Given the events of the past week, flooding was a major point of discussion among the Harvey County Commission at its meeting on Monday, with Emergency Management Director Gary Denny reporting on the current status across the county.
After 5.16 inches of rain in a seven-day period (and several severe weather watches), Denny said Harvey County officially remained under a flood warning until 2:15 p.m. Monday. This came on the heels of a national report that the 12-month period ending in April 2019 was the wettest period in U.S. history.
Because of the flooding, emergency management had to enact a "modified response plan," Denny said, as Halstead in particular was limited in getting emergency responders out. However, Denny and county commissioners praised the efforts of county staff across multiple departments in addressing the flooding — from parks to road and bridge to 911.
Communications director Don Gruver reported that last week, Harvey County 911 received 54 road closed calls, four water rescue calls and 11 miscellaneous flooding calls, including animals in water and water in basements.
By Monday morning, Denny reported that the floodgates had been reopened at Halstead and a majority of the roads that had been closed — about 20 during peak flooding — were accessible again. It was also reported that while Harvey County East Park is primarily open now, West Park remains closed until further notice.
On May 8, commission chairman Chip Westfall signed a disaster declaration, and on Monday the commission was curious if that would lead to any federal assistance.
The Federal Emergency Management Association's threshold for counties is just over $130,000, while the state threshold is just over $4 million, and Denny said that after talking with those affected by the flooding, he is confident those funds should be coming as they were received following flooding last fall.
"This event — speaking with our township people and local people, we're going to well exceed last October," Denny said. "With the 16 counties, I'm pretty confident the state is going to be able to meet its threshold as well."
While not directly linked to last week's flooding, the commission also received a letter from KCAMP about modernizing its flood insurance coverage — specifically related to properties in a 100-year flood plain and making sure they are covered.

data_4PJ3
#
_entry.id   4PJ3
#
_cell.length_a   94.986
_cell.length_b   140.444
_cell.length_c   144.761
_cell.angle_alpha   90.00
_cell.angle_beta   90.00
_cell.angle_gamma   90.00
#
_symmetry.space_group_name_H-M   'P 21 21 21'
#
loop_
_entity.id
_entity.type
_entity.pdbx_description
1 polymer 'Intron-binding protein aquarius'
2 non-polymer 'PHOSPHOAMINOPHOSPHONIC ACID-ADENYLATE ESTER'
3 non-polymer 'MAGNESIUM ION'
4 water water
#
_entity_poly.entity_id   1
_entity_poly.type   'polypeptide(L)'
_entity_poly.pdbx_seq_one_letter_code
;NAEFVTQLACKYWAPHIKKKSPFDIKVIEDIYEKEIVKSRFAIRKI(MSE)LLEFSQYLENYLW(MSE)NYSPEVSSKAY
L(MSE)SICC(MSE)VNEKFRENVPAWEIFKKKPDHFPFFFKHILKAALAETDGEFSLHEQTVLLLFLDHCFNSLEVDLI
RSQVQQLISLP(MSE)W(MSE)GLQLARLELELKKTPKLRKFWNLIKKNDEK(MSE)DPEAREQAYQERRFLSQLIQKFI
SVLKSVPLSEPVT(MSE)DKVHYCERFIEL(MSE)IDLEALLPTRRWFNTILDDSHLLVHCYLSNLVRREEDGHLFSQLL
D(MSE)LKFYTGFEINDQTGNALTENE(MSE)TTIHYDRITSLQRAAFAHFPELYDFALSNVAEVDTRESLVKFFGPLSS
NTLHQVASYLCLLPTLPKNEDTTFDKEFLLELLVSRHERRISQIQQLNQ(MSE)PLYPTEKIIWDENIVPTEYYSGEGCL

Commissioner Randy Hague expressed concerns over cost, as flood insurance is known to be expensive, but ultimately the commission was in agreement there was nothing wrong with researching flood insurance, selecting the West Park bait shop and residence as the main priorities in regards to threat of flooding and requesting administration to bring financial information back before the commission at its next meeting.
"I don't think it hurts to get the price on it. We're not authorizing it today. The house and the bait shop's an important part of West Park," Westfall said. "I don't have a problem getting prices and negotiating it out."
In other business, the county commission:
• Noted the pending retirement of Register of Deeds Margaret Hermstein and a meeting of the Republican Party being planned to call for nominations to fill her position.
• Heard an update from Wayne Valentine of the Silver-Haired Legislature, who noted it looks like two of the organization's key issues (KPERS funding and a reduction of the sales tax) will be passing through this legislative session.
• Agreed not to enter into a contract with the Kansas Department of Transportation for the services of the Harvey County Noxious Weed Department spraying KDOT right-of-ways stemming from safety concerns and a lack of support from KDOT to address those.
• Was reminded that the annual bike count for Newton/North Newton will be going on Wednesday.
• Heard about challenges the Road and Bridge Department is facing following flooding, with Superintendent Jim Meier stating that at least one culvert (on N. River Park between N.W. 24th and N.W. 60th) will need to be replaced and stretches of road with eroding shoulders will need to be signed appropriately.
• Approved a proclamation denoting May 19-25 as Poppy Week, recognizing and saluting the sacrifices of veterans.
• Reappointed Kristi Berning and Craig Simons to the Harvey/Marion County CDDO Board of Directors, waiving second reading.
• Following changes to sections on accounting practices and usage stipulations, approved a revised interlocal agreement for the Harvey County Drug Task Force (for funding assistance) to submit to the Kansas Attorney General's Office.